“The Pearl”

The Eighth Sunday after Pentecost (A)
“The Pearl”
July 30, 2017

Sermon Text:  Matthew 13:44-52

 Grace, mercy and peace be unto you from God our Father and from our Lord and Savior, Jesus Christ. Amen.

Dearly Beloved of the Lord,

Three parables in a row. Three different scenarios, but one in the same message… one point… one key fact or factor that our dear Savior would have us know about the kingdom of heaven.

Out of love He shares this… that which is before us in our Gospel text… that we may understand what we have… all that we have… what has been graciously given to us… the kingdom that is not of this world and yet is ours now, while we are in this world… while we live and work with the dying and decaying kingdom of the world… the kingdom of darkness… that is all around us.

Could it be that some of you are already drifting off into other thought because you think you already have a good enough idea and understanding of the priceless treasure that is yours… that “one pearl of great value” which our Lord speaks about? (Matthew 13:46)

Well, if that were the case, my friends, your life and mine… how we live it… what we do and say… what is important and what is not… would be quite different than what it is now.  Our life in this mortal flesh only shows we still have much to learn… much to understand and truly grasp… and this all by the Spirit’s power as He works mightily in us through Word and Sacrament.

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“Until the Harvest”

The Seventh Sunday after Pentecost (A)
“Until the Harvest”
July 23, 2017

Sermon Text:  Matthew 13:24-30, 36-43  

Grace, mercy and peace be unto you from God our Father and from our Lord and Savior, Jesus Christ. Amen.

Dear Fellow Redeemed,

Two questions – How often have we heard the phrase, “In the Lord’s time?” And how often have we found ourselves wanting that time to come a little quicker, if not a lot quicker? Right now, in fact, would be good!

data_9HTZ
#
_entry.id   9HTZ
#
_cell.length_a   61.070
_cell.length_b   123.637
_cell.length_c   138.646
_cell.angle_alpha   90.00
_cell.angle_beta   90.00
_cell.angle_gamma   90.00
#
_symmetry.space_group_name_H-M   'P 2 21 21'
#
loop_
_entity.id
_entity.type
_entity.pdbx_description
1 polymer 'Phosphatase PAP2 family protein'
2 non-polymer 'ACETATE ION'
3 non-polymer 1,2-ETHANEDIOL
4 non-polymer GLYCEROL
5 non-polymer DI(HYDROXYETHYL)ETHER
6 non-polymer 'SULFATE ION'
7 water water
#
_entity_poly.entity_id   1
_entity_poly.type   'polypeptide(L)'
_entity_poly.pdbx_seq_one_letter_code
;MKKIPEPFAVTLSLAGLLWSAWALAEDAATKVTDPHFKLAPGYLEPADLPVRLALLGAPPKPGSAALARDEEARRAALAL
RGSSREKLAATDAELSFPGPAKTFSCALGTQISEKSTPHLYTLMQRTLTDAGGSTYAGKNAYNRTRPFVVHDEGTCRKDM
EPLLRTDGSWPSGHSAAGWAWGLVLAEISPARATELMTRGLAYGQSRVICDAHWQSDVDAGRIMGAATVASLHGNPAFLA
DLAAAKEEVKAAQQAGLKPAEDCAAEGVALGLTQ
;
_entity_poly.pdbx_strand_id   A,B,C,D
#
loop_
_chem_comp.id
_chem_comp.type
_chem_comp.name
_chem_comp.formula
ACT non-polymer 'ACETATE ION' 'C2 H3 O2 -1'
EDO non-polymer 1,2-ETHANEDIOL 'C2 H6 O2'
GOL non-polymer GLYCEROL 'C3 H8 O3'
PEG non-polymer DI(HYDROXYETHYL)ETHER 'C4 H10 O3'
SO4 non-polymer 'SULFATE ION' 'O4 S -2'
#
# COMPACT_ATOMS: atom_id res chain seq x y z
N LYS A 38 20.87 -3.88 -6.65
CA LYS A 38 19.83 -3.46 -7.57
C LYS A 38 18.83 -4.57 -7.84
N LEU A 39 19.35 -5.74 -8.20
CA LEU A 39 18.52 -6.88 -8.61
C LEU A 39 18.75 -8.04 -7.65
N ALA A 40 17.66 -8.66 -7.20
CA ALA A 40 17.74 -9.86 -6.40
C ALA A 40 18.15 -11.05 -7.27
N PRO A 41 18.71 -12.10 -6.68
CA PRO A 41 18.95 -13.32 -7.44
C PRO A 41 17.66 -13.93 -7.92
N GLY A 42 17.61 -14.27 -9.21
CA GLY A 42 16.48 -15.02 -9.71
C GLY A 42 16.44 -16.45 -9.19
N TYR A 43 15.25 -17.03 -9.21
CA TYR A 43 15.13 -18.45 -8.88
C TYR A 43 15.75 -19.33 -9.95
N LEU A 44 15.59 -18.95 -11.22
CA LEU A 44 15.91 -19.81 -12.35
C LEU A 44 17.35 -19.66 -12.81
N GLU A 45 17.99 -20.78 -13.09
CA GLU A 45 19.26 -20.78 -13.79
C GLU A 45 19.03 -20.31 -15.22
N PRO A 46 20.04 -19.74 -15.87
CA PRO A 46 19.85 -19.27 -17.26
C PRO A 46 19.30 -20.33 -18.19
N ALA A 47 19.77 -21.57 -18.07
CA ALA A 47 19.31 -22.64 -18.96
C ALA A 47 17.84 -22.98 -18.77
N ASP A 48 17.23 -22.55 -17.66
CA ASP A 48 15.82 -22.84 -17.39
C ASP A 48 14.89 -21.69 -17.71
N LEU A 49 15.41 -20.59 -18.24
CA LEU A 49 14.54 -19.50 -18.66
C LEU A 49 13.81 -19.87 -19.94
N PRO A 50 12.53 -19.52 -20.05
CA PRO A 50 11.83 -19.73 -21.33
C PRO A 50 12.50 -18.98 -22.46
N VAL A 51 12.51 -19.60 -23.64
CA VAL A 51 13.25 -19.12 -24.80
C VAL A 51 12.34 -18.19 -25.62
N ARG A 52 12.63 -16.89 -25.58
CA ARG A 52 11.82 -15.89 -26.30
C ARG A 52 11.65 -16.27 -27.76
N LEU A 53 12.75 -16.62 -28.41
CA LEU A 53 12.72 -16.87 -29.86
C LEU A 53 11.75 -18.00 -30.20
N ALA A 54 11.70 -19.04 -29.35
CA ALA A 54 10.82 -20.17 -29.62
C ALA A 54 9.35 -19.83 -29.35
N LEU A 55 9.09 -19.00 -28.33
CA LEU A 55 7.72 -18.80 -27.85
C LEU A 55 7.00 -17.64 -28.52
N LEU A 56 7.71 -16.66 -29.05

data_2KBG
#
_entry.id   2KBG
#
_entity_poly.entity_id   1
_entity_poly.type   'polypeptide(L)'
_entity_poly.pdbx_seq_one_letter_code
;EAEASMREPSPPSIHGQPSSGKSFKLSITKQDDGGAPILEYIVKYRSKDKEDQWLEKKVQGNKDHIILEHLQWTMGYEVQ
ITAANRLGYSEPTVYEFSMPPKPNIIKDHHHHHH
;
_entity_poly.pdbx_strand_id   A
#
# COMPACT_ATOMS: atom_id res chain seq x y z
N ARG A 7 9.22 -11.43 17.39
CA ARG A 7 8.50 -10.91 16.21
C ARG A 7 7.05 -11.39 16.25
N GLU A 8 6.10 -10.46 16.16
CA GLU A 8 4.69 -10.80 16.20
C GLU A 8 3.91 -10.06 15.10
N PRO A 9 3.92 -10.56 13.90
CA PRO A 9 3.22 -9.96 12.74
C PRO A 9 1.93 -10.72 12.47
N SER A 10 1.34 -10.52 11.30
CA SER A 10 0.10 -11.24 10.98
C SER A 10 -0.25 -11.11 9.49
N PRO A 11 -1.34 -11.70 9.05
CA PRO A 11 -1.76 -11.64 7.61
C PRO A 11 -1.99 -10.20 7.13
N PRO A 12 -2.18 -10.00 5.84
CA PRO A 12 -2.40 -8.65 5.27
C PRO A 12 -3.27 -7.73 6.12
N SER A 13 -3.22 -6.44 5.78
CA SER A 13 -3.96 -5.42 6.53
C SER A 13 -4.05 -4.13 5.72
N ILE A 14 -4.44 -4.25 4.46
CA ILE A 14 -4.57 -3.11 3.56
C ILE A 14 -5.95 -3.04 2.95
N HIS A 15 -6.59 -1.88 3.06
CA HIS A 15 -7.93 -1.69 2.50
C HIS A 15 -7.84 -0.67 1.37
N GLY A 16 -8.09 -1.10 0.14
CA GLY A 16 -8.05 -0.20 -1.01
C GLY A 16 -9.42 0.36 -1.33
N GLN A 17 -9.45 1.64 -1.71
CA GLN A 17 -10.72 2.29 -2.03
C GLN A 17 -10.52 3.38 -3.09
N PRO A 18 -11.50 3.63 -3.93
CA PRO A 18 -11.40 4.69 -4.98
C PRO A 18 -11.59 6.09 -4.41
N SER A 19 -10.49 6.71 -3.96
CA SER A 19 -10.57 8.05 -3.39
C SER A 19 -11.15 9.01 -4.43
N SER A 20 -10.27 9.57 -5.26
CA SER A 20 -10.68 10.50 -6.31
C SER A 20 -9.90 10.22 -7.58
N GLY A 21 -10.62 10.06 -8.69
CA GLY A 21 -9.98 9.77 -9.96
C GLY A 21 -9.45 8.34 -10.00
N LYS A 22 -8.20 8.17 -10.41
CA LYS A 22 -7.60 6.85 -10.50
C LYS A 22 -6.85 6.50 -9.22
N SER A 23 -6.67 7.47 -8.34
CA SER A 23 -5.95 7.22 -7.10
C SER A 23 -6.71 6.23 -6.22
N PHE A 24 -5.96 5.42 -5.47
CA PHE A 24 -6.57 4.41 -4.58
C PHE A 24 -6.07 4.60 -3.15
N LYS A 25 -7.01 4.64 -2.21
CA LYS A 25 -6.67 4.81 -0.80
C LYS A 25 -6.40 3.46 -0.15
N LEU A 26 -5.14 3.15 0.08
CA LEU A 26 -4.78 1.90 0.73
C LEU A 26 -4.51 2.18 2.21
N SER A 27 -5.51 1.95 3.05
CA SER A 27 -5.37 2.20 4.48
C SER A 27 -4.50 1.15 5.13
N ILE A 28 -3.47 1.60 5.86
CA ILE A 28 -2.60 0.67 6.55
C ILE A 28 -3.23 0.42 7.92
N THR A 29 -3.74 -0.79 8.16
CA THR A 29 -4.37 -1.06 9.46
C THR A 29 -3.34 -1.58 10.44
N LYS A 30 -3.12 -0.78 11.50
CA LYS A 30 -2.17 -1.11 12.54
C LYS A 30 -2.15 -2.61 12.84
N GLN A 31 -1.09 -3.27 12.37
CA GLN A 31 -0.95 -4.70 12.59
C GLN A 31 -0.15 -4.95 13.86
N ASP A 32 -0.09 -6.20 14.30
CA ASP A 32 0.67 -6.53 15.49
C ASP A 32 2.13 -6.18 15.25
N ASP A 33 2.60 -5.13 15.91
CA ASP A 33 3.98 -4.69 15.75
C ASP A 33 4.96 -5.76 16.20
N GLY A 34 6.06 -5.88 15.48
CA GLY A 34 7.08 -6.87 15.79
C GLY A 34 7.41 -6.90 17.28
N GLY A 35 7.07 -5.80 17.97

Again and again, though, history bears out that how we view and measure time is not how God views and measures it. His, the perfect view and measure. Ours, not so much… not at all actually… where time and time again, we grow weary and impatient oh-so easily. So often, we want to rush things. We want certain things to start and other things to end… to be over with.

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“Spiritual Audiology”

The Sixth Sunday after Pentecost (A)
“Spiritual Audiology”
July 16, 2017

Sermon Text:  Matthew 13:1–9, 18–23

 Grace, mercy and peace be unto you from God our Father and from our Lord and Savior, Jesus Christ. Amen.

Dearly Beloved of the Lord,

St. Matthew tells us “great crowds” had gathered to hear our Lord there on that sea shore. It was so large, the people so many, that Jesus gets into a boat allowing more people to gather in close to hear Him speak.

All of this paints an impressive picture. Is this not what we like to see? Many people hearing the Word of God? Many people gathered around our Savior…  be it on a beach, in a church or wherever?

Yes! Certainly, but… here is the thing. Just being in close proximity to our Lord… simply having the opportunity to hear what He says… physically being able to receive into one’s ears the words coming out of Christ’s mouth does not guarantee that those words… God’s message… is really being heard, let alone understood, let alone rendering any blessing and benefit.

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“Come to Me”

The Fifth Sunday after Pentecost (A)
“Come to Me”
July 9, 2017

Sermon Text:  Matthew 11:25-30

 Grace, mercy and peace be unto you from God our Father and from our Lord and Savior, Jesus Christ. Amen.

Dearly Beloved of the Lord,

What an honor and privilege it is to hear the Word of God and consider it this morning… to take it in… to have ears that spiritually hear… the ears of faith, that is, which we have been graciously given through the Holy Spirit. And to have hearts that hear as well… minds that hear… again, all by the Spirit working mightily in us.

For it is God in Christ Jesus who speaks to us today – directly, personally and passionately… including where He says to us… all of us… “Come to Me.”

Come to me, all who labor and are heavy laden, and I will give you rest.” (Matthew 11:28)